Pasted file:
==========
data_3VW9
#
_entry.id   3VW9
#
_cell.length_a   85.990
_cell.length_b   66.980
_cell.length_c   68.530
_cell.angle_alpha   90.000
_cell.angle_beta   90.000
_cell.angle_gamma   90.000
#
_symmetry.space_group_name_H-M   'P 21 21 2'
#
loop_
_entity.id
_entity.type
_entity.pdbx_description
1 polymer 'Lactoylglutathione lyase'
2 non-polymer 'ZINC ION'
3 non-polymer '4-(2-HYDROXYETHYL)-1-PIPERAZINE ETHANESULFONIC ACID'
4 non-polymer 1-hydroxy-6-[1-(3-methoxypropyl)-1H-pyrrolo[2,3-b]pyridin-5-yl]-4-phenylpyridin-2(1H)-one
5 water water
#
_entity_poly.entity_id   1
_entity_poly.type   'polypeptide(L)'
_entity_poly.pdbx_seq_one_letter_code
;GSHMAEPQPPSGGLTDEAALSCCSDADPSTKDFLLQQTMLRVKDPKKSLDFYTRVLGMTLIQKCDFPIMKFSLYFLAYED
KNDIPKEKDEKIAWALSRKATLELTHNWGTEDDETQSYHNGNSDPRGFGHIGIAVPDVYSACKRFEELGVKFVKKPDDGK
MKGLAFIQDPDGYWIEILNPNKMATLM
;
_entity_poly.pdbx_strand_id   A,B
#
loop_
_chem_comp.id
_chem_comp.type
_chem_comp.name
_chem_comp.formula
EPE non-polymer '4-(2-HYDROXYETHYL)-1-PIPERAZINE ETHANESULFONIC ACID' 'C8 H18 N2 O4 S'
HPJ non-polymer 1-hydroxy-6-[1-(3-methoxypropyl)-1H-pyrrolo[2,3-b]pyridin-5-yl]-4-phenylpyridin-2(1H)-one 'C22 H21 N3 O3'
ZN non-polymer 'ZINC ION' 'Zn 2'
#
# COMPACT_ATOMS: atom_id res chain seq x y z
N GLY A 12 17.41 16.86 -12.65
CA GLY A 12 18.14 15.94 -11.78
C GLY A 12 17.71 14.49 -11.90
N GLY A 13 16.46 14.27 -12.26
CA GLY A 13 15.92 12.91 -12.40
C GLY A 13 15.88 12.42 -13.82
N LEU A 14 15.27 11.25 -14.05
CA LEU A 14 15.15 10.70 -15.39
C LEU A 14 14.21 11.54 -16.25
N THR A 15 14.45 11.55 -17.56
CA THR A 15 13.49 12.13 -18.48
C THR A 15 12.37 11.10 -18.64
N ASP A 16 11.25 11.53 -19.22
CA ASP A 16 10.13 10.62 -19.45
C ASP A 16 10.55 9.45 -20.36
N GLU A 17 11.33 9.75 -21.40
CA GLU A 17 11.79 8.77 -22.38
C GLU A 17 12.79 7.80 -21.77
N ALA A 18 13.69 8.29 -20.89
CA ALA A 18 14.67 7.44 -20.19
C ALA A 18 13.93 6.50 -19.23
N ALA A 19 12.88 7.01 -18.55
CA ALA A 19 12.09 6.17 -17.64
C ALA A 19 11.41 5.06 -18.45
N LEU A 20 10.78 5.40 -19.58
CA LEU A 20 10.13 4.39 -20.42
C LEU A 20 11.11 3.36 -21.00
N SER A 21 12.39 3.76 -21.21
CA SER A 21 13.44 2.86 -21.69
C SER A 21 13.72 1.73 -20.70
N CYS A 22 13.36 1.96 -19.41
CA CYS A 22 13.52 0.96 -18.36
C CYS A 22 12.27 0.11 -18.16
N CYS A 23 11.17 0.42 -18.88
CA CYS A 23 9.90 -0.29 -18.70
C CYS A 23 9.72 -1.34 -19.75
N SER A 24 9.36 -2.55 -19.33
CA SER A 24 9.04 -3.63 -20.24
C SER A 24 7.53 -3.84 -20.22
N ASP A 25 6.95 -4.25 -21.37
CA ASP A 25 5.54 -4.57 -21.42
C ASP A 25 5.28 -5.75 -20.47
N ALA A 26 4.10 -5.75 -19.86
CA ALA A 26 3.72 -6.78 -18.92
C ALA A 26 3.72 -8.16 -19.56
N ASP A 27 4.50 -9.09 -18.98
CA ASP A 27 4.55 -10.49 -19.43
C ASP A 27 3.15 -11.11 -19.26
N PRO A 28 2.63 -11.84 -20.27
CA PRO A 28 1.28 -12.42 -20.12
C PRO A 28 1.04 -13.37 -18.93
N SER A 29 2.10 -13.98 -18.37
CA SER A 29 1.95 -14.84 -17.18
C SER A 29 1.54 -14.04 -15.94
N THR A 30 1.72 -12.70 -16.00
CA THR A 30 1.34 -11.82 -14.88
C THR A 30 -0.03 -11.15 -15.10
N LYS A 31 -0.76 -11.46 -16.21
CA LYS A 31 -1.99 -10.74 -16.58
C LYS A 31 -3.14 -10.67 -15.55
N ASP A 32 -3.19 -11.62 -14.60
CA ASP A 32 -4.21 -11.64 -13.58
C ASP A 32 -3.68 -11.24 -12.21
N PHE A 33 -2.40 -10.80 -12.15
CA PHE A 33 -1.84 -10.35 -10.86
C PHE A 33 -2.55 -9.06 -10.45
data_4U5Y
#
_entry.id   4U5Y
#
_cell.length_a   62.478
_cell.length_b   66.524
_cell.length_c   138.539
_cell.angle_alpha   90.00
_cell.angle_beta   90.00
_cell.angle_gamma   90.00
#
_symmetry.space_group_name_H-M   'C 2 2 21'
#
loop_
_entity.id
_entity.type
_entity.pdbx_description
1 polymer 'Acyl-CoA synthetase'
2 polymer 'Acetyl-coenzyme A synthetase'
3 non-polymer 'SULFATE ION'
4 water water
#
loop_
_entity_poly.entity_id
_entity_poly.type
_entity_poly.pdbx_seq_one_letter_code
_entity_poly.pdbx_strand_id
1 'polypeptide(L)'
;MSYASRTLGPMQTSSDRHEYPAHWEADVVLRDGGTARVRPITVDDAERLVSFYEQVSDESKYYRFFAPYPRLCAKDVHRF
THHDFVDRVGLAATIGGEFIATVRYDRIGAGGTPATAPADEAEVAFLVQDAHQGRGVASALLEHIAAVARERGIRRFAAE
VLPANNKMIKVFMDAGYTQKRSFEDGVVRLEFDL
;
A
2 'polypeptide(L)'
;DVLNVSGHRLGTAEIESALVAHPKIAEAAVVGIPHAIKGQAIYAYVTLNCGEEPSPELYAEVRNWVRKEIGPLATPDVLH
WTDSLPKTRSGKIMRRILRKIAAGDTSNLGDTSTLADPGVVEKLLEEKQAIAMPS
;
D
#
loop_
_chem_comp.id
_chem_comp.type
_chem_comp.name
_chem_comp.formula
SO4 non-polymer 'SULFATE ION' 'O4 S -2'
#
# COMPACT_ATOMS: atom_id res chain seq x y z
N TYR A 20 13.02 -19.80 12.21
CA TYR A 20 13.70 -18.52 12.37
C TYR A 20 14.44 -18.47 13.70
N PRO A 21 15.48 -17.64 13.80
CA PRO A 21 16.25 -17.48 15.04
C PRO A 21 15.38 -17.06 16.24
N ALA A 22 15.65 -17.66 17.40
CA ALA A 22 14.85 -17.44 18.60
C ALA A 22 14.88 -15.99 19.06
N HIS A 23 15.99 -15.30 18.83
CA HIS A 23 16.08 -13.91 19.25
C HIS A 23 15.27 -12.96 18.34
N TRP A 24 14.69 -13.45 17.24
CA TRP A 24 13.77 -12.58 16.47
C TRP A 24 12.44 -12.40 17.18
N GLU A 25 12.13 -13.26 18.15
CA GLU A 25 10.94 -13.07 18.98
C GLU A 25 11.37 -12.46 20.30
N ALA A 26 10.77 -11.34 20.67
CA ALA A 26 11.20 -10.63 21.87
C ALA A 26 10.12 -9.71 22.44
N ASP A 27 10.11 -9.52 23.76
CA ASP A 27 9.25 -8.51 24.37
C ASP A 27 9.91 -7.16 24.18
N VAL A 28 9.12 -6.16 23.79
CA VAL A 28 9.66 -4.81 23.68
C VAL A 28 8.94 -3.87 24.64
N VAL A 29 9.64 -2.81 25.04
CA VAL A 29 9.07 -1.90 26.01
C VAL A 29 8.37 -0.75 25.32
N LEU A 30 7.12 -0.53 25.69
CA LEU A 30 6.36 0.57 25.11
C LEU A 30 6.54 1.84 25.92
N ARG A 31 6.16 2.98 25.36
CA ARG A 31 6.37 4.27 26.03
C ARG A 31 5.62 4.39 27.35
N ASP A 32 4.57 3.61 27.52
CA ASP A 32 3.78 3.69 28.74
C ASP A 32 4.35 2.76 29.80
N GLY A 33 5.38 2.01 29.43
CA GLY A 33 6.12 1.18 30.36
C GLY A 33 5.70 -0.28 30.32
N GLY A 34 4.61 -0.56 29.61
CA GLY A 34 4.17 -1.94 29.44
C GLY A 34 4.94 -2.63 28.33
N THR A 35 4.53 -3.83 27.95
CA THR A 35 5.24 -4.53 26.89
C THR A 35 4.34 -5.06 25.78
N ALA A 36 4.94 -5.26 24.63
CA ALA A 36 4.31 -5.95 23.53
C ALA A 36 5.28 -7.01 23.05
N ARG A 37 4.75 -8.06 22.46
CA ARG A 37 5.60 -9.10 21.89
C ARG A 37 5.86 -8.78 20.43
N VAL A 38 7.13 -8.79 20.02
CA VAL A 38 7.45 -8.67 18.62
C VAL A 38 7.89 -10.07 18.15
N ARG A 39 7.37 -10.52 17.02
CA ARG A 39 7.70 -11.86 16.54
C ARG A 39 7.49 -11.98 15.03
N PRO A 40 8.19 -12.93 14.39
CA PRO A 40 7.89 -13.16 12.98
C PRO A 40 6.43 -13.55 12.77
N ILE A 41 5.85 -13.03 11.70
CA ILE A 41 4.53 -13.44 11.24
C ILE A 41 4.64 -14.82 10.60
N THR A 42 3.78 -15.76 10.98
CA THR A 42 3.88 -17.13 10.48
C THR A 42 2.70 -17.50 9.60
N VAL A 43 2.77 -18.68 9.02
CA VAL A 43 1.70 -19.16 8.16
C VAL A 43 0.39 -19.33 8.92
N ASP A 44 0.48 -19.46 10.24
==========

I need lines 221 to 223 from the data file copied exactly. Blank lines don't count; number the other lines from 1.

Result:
C ILE A 41 4.64 -14.82 10.60
N THR A 42 3.78 -15.76 10.98
CA THR A 42 3.88 -17.13 10.48